The following essay is my attempt at answering The Sandbox Writing Challenge — Exercise 3 on stillness. A question that I did not misread, honestly. 😬
Plato once scribbled in his written works that: “…to talk every day about virtue and the other things about which you hear me talking and examining myself and others is the greatest good to man, and that the unexamined life is not worth living…”
What is it that keeps you from being still?
MY EYE, MY STORM
Kelvin M. Knight
The answer to this question is straightforward: it is not being able to cycle or weight train, not being able to listen to people, not writing for people, not finding the right time to pray. Strange as this answer may seem, please allow me tell you why this is the case…
There is a stillness I find in cycling that is rather appealing. The faster or harder (uphill or against the wind) I cycle, the more this stillness becomes me. Similarly when I resist gravity using chunks of metal for as many repetitions and as many sets as I can. Conversely, when I am walking the dogs and start pondering something I tend to walk slower. A particularly ponderous issue might grind my dog walking to a halt. Thankfully one dog pulls and the other whimpers in a high-pitched and rather annoying manner if I, or anyone walking him, dares to stand still.
I take this mental stillness I get while cycling into those times I set aside for quiet reflection and internal or extemporary prayer. I try to do each of these activities daily. I would like to do them more often, after all most of us do eat three times a day – whether we sit still while we are eating is a whole new ball game – and we do stop for copious tea and coffee breaks. Well, we should at least have two a day. Shouldn’t we?
Listening promotes stillness. Listening actively encourages humility which helps me to gently hold on to this peaceful place and show the person I am listening to that I care compassionately about them. Hopefully they feel some of the peace I experience too, especially when I can offer it silently and freely to them.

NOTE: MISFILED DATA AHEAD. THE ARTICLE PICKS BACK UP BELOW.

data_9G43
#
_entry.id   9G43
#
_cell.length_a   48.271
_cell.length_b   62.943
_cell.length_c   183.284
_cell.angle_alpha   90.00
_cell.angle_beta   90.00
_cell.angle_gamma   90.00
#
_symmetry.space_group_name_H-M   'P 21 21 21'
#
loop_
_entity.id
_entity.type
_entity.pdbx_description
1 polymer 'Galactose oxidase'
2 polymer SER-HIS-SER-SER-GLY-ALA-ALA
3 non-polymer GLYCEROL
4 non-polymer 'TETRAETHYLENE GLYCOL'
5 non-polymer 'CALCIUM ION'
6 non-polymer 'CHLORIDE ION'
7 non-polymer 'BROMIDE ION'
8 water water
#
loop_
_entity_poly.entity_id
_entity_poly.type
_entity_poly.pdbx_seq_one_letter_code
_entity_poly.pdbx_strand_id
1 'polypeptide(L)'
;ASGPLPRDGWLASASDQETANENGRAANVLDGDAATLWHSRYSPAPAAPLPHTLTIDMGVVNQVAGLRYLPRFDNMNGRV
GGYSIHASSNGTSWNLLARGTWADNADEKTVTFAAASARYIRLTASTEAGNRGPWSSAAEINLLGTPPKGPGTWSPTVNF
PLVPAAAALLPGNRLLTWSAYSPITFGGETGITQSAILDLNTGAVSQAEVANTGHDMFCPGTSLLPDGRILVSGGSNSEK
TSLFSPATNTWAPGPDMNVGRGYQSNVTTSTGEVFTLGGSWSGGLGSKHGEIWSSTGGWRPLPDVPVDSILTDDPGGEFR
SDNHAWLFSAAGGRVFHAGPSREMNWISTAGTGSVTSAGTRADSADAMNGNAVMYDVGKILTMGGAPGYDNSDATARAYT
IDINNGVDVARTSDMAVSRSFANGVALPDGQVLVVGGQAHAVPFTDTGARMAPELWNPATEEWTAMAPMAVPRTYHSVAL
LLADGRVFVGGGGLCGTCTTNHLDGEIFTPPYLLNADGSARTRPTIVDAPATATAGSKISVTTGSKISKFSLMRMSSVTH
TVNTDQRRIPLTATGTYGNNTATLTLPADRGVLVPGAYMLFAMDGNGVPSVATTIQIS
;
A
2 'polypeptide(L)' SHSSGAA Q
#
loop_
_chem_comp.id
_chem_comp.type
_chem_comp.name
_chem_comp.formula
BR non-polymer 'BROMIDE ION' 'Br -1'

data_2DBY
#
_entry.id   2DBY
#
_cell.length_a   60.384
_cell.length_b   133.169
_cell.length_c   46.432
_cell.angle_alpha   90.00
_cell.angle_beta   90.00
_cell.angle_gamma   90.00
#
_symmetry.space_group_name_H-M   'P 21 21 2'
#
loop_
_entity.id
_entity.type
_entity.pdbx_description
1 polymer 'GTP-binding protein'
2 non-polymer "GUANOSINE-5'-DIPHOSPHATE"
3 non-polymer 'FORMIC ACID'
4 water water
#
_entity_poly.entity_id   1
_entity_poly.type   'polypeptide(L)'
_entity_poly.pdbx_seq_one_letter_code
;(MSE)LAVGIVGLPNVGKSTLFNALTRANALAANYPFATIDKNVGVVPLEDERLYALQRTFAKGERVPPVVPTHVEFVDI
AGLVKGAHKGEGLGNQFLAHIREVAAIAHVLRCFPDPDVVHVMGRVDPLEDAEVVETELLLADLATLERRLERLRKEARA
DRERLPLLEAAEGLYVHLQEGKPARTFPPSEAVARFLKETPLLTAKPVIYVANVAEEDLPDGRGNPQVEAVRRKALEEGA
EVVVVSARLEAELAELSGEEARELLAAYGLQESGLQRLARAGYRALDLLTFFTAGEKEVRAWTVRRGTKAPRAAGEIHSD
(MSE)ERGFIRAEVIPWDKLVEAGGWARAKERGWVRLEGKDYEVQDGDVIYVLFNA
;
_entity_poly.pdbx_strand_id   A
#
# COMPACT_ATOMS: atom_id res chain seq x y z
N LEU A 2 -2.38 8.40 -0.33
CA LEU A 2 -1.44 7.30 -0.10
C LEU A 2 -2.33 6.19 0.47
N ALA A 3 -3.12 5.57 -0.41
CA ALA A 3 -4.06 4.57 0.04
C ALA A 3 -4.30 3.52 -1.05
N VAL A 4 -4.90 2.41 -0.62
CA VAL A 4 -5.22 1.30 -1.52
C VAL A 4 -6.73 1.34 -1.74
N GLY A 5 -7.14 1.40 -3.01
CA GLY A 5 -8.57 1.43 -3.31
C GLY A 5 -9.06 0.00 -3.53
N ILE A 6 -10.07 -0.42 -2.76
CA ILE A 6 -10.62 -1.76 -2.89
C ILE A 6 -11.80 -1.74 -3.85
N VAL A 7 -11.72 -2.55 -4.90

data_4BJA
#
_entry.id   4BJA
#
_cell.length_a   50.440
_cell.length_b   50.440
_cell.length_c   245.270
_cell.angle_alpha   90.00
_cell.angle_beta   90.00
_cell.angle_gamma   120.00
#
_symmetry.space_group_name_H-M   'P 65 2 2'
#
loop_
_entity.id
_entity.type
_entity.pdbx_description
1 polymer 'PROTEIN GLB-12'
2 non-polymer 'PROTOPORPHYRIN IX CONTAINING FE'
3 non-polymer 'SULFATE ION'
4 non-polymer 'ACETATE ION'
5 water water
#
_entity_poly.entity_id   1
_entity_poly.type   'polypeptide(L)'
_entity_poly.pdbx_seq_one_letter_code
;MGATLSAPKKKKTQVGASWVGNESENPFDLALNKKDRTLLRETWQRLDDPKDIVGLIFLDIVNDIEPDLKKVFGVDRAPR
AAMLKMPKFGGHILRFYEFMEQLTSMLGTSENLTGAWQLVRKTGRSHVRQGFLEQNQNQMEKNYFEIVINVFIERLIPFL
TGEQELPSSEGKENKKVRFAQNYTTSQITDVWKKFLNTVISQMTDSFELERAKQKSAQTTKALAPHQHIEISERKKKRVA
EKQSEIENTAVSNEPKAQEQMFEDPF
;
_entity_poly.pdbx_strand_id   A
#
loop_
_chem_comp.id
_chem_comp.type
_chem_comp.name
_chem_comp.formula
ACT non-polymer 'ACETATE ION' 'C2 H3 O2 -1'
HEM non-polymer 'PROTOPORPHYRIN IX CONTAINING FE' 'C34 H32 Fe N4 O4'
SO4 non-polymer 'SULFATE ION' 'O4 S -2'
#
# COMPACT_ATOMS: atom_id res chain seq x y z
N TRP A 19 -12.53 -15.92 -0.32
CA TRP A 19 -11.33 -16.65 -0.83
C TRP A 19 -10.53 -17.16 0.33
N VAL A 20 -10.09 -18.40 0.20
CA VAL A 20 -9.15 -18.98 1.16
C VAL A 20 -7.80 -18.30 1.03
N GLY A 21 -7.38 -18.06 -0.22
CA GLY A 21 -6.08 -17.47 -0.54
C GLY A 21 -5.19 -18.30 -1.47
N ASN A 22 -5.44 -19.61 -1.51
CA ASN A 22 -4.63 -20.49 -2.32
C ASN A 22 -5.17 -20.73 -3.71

Writing, strangely enough, also instils stillness. Even though words may pour from my fingertips. Even though I may be trapped in that fictive dream. Within this storm of emotions – that I am trying to capture and let slide through the reader’s mind straight to their heart – there is an eye. The eye of the storm. A place of perfect stillness. A place of faith.
And I enclose a prayer that came to me this morning after I opted out of Wednesday’s morning prayer session offered twice a week by my local church. Staying inside church, I strode down to the lady chapel and, uncannily, felt these words floating inside my head as I prayed alone. Which was before looking at this latest Sandbox exercise, truly!
🙏🏻 Heavenly Father
When I feel like a leaf tossed around in the wind, thank you for reminding me it is your wind, your breath.
When my eyes are stung by these tears welling inside me, when it feels as though a thunderstorm is brewing within and without me, thank you for reminding me how your son calmed the storm because of His faith.
Faith with love can move mountains. This faith you kindly bestowed upon me when I was ready, coupled with this love you generously offer everyone, unconditionally, should be more than enough to move me.
Move me when I dig in my heels.
Move me when I refuse to budge.
Move me when I cling onto a grudge.
Move me when I am being still and quiet for all the wrong reasons.